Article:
Four days there were enough for me to understand the musician’s call to home. In four days, we were on and off the beaten path. My niece and I, being museum nerds made a bee line for the Art Institute and in one foot-wearying day managed to hit all the galleries except the one with Greco-Roman sculpture, as we have both been to Greece and Italy and agreed to skip it. She checked off her “must see” list and I rediscovered works I’d seen and a few I’d simply forgotten. We were so exhausted that evening, we just managed to walk across the street for pizza; it was great pizza.
While we had walked to the Art Institute, transit passes were in order for the rest of our itinerary. We were directed to see the city information desk inside Macy’s, Macy’s now occupying the glorious, old Marshall Field department store building. Thankfully Macy’s kept the original architecture, so you can still walk to the fountain, look up and see the vaulted ceiling covered with thousands of pieces of colored glass—Tiffany, of course.
The woman staffing the tourist desk was actually from Chicago. That seems strange to say but everyone we had asked questions of, the personable waiters, and the hotel staff said, “I just moved here.” She confirmed a few of our selections and steered us away from one or two. We wanted to see the Robie House, designed by Frank Lloyd Wright and she suggested the Oriental Institute, across the street, a hidden gem and free—the museum trifecta.
Robie House in some ways redeemed Wright in my eyes as it was the first of his I’d seen that I could picture myself living in comfortably. This prairie architecture was warm, cozy and connected to the land. The row of French doors opened onto a balcony welcoming the outdoors in. In Chicago summer this is an extraordinary delight. As the docent shared, in Chicago winter, the doors continued to invite the weather in while the heating system managed to keep the place at all of 46 degrees. Needless to say, the owners replaced that system the following year.
As advertised, the Oriental Institute on the University of Chicago campus was both across the street and free. “10,000 Years of Humanity, We Have the Answers” and the answer is, “nothing has changed.” As we browsed cuneiform tablets, we read this translation from a school boy. When asked, “What did you do in school?” The boy replied, “I read my tablet, ate my lunch, prepared my tablet, wrote it, finished it. Upon school’s dismissal, I went home.” In 6,000 years, nothing has changed. Later there was a bas relief depicting a lion killing an antelope. The exact same scene Discovery channel shows endlessly; nothing has changed. Just once, can’t the antelope win? There is a third example of nothing changing but it contains naught bits not to be described in a family-friendly blog.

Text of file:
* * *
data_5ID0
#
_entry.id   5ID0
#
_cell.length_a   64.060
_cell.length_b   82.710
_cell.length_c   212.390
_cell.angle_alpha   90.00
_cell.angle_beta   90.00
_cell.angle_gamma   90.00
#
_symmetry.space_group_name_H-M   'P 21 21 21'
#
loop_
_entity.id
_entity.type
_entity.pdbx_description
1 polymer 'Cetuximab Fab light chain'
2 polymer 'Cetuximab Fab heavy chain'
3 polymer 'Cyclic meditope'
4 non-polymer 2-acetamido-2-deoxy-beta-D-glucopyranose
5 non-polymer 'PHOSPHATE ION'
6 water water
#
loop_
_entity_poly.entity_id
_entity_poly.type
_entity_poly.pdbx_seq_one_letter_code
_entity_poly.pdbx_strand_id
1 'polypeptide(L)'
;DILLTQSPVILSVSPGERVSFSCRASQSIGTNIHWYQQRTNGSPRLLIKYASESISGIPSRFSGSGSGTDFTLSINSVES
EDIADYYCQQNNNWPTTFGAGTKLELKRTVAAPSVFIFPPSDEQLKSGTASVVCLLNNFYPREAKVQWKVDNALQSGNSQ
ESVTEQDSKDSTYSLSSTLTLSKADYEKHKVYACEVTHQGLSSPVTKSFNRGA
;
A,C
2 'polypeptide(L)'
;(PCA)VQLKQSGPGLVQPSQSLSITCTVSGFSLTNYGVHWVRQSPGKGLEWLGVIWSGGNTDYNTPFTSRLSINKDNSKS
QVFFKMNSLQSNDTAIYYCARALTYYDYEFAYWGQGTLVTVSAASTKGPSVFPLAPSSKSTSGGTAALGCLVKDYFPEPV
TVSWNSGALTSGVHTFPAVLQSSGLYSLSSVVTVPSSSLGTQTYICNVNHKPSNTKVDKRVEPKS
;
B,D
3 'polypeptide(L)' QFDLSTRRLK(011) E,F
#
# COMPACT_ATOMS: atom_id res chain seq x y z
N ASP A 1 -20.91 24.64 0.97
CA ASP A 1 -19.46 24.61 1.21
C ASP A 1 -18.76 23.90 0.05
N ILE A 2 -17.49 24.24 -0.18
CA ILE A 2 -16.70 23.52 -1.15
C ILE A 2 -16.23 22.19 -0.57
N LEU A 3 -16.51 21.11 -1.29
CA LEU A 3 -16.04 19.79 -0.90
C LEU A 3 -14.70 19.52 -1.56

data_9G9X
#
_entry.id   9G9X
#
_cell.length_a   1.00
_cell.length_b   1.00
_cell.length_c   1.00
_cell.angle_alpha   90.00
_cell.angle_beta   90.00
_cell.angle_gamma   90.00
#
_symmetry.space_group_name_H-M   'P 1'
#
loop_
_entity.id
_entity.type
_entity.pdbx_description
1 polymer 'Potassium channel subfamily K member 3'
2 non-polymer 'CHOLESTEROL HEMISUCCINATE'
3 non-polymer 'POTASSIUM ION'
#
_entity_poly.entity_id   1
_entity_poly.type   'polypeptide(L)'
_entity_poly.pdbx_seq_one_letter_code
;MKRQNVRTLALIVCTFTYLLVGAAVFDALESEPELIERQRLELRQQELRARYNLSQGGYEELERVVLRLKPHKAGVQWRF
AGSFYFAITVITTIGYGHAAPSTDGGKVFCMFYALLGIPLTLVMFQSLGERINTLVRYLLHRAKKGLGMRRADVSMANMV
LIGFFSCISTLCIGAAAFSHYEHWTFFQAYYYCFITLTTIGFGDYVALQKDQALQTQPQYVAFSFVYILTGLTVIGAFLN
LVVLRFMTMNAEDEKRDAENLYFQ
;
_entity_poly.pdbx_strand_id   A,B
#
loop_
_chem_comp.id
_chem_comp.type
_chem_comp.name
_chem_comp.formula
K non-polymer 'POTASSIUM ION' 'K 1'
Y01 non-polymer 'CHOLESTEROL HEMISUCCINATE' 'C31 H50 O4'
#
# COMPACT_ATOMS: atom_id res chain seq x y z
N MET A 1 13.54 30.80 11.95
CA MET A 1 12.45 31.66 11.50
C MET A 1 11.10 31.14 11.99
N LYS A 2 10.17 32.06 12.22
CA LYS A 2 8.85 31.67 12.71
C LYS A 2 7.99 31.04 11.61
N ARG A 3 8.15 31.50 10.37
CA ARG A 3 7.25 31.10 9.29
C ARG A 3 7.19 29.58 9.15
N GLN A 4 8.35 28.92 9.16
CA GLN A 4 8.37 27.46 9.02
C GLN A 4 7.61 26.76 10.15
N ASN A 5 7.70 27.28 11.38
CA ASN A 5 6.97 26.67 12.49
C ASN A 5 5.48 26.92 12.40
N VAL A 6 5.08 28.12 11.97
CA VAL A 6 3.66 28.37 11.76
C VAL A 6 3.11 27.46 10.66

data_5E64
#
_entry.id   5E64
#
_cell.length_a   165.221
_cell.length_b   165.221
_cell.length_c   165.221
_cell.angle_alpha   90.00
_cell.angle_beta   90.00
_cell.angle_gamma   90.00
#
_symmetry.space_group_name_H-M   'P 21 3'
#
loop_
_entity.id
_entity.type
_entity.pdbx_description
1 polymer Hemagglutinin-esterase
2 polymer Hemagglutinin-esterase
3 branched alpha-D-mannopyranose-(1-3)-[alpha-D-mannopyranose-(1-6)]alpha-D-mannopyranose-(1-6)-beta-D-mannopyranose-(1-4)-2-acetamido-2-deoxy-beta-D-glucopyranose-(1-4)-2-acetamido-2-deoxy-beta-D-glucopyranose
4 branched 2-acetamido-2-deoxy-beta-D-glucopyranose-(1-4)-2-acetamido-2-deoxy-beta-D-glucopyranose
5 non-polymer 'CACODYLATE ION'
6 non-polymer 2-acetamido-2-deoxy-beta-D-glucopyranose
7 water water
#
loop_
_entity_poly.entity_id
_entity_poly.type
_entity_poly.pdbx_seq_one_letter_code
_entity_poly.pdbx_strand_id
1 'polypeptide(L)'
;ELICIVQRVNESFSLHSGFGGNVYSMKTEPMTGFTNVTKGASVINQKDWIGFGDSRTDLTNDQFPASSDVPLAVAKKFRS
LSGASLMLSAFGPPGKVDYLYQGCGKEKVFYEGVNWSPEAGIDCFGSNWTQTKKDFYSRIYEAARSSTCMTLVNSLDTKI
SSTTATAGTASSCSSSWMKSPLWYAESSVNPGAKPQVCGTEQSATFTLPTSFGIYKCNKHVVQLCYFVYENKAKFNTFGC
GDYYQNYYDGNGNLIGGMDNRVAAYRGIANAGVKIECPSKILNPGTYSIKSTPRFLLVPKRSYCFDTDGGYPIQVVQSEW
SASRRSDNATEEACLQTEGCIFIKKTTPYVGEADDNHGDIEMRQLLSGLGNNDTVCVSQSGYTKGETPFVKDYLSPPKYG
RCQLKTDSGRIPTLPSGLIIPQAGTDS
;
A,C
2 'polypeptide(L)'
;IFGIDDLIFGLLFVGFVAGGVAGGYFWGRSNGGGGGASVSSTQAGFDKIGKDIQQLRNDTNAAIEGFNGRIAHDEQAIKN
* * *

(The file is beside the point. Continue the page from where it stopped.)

The collection is magnificent and wide ranging, covering ancient Egypt, Nubia, Persia, Mesopotamia, Syria, Anatolia, and the ancient site of Megiddo. Our amusement about human behavior did not keep us from being awed by what our ancestors wrought.
Driehaus Museum, called a marble palace, is a masterpiece of the 19th century Gilded Age. While the outside is rather ordinary, the inside is extraordinary. The Nickerson family, who built the home spared no expense and indeed spent lavishly. The Fishers, the second owners, continued the tradition of spending and yet adopted a different aesthetic. The bohemian art nuveau glass and Tiffany pieces were among the most exquisite I’ve seen. There is much else to see, including art, woodwork, ceramics, not to mention the house itself. The friendly, helpful docents we chatted with recommended that our next stop be 21C a block away. 21C is a hotel chain that has significant modern art gallery space that is both free and open to the public. Another museum trifecta and completely different from our other experiences. The art was both contemporary and unabashedly making a statement. The artists chosen each had a way of smashing stereotypes and expressing their personal political views. I appreciated the contrast with the Gilded Age where the primary statement was “we have wealth.”
Hungry and foot weary we walked along Miracle Mile, which sadly is no longer a miracle. While the boulevard is impeccably clean and flowers bloom in the median, the shops have transitioned to the same upscale shops everywhere. The unique galleries have gone missing although there is a Ghirardelli chocolate and ice cream shop. There I can heartily recommend a scoop of chocolate ice cream together with a scoop of Raspberry sorbet. Saving our feet for the Field Museum on Monday, we took a riverboat architecture tour.
Back on the beaten path, our last day was the Field Museum, which has it all, including Sue, the T-Rex. The dinosaur section is quite good and a draw for kids of all ages. Perhaps I’ve simply been to too many museums but I found myself appreciating the smaller exhibits like the jade room. This collection of jade artifacts had scope and depth not found elsewhere. I have become a picky museum goer who breezed through collections where I’d seen better elsewhere.
If you are wondering about flights and travel during COVID, well contrary to news reporting, security was a breeze. There were no lines at either airport and while the flights were full, they were normal flights. A heads up to anyone leaving from Philly, the long-term parking is temporarily closed. All parking is in the covered garage at the “discounted” rate of $16/day. Long term parking is normally $11 but I guess the city felt it needed to earn more off the fewer spaces.